There's no evidence cashless debit card will work

September 24, 2019

Malarndirri McCarthy on 360 with Katie Woolf, MIX 104.9

SUBJECT: Cashless Debit Card

KATIE WOOLF, MIX 104.9: Senator for the Northern Territory Malarndirri McCarthy. Malarndirri, good morning. 

MALARNDIRRI MCCARTHY, NORTHERN TERRITORY SENATOR: Good morning Katie and good morning to your listeners.

WOOLF: It's great to have you in the studio. We've talked over the phone a bit but you're usually in Canberra. It's great.

MCCARTHY: I know. It's lovely. 

WOOLF: The hearings began yesterday. How did they go?

MCCARTHY: Look it was really important to hear from organisations across Darwin and the Top End who came in. We had the Aboriginal Peak bodies, we had the Arnhem Land Progress Association, Catholic Care came forward just to talk about what they think the Government is trying to do here. And just to let your listeners know, what the Scott Morrison Government want to do in the Northern Territory is - there are 23,000 people in the Northern Territory who are on what's called the Basics Card, And now the Federal Government want to move those 23,000 people to start with on to what they call the Cashless Debit Card.

WOOLF: How do those two cards differ?

MCCARTHY: Good question. The Basics Card came in 12 years ago. People may remember the Northern Territory Intervention. The Basics card came in then, as a way of reducing people's welfare cash amount to 50% so half their money would go onto this Basic Card and the other half would be cash. Now there has not been really a thorough evaluation of that program. There was a report in 2014 Katie but it was very limited and many of the witnesses who spoke yesterday to this Senate Inquiry were saying that this was like going back to the future by having another card come on top of a card they were forced to go on in the first place.

WOOLF: So for those 23,000 people that are already on that Basics Card, it would mean that they're moved off the Basics Card, move onto a Cashless Welfare Card which is - is it pretty much the same thing, or is it different?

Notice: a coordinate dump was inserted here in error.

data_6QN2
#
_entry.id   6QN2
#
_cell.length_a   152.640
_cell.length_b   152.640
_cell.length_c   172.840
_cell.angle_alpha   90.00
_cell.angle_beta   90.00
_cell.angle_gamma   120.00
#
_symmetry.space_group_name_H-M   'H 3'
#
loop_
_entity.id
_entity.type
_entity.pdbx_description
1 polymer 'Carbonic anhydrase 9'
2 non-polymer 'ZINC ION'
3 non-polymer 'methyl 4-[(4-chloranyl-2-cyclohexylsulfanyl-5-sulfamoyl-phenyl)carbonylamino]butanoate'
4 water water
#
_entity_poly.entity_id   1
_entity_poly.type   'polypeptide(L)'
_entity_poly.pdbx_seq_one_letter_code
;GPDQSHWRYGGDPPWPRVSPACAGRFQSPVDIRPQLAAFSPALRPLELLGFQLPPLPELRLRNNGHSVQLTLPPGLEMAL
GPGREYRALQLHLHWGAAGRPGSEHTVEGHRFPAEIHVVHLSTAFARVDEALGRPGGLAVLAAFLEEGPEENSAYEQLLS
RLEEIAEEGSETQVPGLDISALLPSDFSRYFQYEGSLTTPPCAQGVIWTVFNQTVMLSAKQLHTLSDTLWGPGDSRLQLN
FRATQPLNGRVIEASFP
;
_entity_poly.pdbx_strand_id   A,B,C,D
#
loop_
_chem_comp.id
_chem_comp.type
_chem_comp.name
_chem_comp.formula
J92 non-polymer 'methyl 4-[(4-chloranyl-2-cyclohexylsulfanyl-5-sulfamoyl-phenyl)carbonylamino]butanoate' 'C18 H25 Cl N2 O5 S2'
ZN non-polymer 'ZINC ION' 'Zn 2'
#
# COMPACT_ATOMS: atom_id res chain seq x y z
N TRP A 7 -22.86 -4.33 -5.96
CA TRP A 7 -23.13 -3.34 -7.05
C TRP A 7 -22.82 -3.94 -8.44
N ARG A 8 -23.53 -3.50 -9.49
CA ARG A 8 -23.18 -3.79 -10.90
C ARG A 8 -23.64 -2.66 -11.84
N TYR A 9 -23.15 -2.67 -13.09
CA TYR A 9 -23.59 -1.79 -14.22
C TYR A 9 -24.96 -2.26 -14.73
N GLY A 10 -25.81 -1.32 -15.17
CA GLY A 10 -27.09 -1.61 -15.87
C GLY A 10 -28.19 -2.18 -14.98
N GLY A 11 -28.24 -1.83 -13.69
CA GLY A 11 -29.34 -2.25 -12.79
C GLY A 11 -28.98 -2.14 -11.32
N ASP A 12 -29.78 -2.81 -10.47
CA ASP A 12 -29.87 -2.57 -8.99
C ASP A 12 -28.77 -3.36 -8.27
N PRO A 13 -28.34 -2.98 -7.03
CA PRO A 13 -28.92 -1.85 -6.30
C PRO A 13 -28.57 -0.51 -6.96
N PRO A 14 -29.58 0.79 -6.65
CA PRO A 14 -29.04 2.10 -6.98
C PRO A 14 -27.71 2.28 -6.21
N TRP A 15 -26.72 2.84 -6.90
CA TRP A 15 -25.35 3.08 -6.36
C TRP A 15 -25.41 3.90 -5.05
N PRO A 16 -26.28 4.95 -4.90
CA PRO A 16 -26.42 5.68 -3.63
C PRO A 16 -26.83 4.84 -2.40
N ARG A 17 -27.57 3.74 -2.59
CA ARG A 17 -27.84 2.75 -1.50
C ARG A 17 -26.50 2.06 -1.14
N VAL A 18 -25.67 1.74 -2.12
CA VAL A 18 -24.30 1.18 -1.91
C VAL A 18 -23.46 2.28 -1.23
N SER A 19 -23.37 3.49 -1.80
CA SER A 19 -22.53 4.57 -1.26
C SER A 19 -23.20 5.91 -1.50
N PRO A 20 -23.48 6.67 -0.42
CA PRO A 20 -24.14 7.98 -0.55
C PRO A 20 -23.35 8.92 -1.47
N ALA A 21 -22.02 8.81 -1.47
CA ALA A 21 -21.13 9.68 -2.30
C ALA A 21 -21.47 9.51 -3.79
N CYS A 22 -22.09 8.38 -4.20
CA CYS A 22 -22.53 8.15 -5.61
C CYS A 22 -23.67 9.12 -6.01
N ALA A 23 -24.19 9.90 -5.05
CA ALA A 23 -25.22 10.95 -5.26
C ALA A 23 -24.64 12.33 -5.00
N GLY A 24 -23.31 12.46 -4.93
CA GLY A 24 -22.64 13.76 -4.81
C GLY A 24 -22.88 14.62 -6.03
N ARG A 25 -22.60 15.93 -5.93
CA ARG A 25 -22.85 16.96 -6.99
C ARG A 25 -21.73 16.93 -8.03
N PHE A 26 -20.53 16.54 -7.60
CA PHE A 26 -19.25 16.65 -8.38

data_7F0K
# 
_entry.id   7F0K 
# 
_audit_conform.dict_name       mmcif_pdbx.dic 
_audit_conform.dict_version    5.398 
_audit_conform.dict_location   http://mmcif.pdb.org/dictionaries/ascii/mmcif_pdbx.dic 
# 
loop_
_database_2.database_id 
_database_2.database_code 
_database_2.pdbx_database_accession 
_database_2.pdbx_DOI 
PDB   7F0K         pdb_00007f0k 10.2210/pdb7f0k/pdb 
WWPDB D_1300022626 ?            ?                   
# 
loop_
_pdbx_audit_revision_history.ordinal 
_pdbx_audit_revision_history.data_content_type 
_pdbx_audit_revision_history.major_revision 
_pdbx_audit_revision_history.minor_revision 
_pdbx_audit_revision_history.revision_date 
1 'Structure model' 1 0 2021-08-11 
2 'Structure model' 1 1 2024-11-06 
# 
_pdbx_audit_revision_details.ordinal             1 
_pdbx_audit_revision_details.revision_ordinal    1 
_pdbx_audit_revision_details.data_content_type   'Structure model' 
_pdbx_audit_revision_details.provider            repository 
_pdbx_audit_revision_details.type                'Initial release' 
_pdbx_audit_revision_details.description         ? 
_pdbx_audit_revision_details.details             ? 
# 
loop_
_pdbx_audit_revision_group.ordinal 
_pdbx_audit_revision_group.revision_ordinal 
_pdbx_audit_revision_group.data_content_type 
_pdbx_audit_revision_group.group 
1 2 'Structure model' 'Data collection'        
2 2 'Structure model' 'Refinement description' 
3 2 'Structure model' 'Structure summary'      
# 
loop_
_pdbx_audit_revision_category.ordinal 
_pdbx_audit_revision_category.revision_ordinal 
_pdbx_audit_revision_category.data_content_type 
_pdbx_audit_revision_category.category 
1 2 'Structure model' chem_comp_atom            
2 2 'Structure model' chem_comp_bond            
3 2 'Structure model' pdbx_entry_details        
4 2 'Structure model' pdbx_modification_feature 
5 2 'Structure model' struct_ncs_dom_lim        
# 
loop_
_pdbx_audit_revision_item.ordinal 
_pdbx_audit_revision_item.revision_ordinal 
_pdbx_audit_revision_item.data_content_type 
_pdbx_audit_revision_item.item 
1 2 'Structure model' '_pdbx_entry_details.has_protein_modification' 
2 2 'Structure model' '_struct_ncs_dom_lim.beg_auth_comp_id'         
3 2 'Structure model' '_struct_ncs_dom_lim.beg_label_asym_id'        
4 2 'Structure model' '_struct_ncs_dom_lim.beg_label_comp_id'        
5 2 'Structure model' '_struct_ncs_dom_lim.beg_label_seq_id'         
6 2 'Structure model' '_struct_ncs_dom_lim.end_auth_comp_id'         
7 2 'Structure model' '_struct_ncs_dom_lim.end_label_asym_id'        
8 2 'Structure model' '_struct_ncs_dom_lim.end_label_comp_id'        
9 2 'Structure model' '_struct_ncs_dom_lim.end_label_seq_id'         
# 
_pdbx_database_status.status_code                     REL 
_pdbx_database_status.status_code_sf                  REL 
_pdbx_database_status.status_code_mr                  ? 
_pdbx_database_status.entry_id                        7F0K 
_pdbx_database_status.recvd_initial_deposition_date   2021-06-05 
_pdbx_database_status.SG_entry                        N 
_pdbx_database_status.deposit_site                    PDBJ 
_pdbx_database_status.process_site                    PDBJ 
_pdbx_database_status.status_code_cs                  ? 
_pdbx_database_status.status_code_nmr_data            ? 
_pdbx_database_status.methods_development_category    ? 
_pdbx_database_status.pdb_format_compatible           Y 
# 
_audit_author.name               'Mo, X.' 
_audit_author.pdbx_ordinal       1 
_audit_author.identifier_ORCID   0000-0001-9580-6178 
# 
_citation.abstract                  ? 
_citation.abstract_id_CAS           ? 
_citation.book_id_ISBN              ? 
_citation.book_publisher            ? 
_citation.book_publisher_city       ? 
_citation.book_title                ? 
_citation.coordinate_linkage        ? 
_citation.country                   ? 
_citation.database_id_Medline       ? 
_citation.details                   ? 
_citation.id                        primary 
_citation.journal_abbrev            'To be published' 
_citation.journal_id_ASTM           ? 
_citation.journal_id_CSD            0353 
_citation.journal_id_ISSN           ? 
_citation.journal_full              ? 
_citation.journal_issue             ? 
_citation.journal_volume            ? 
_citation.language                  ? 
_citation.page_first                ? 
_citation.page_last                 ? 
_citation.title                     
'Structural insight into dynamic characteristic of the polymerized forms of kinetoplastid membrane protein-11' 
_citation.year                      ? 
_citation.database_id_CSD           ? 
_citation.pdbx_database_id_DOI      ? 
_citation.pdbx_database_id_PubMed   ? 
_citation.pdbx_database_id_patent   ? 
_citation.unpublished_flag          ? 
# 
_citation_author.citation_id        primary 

MCCARTHY: Well it depends on who you talk to. Obviously the Government believe it's a better card. It's one they seem to want to roll out across Australia for welfare recipients. My concern is that here in the Northern Territory, people here have been on these cards for over a decade and there hasn’t been a thorough evaluation done to see if it actually works. In my view, with the different inquiries I've had, we've seen far greater poverty, entrenched poverty, people are hungry, school attendance is still an issue, one of the disturbing evidence we got yesterday is low birth weights, related to this card. The trauma and stress that goes on people not having enough money, that is actually impacting low birthweight for mothers, which is a serious health issue, so these are things that the Senate Inquiry are taking into consideration. The Labor Party certainly has a concern about this cashless debit card being compulsory. Our view is that it must be voluntary and that people have a choice.

WOOLF: Now Malarndirri, I know that there's been a bit of commentary on the social media pages about this and I guess the common misconception has been that it's really going to only be Indigenous Territorians that are affected but what I've actually seen is quite a few comments as well from pensioners.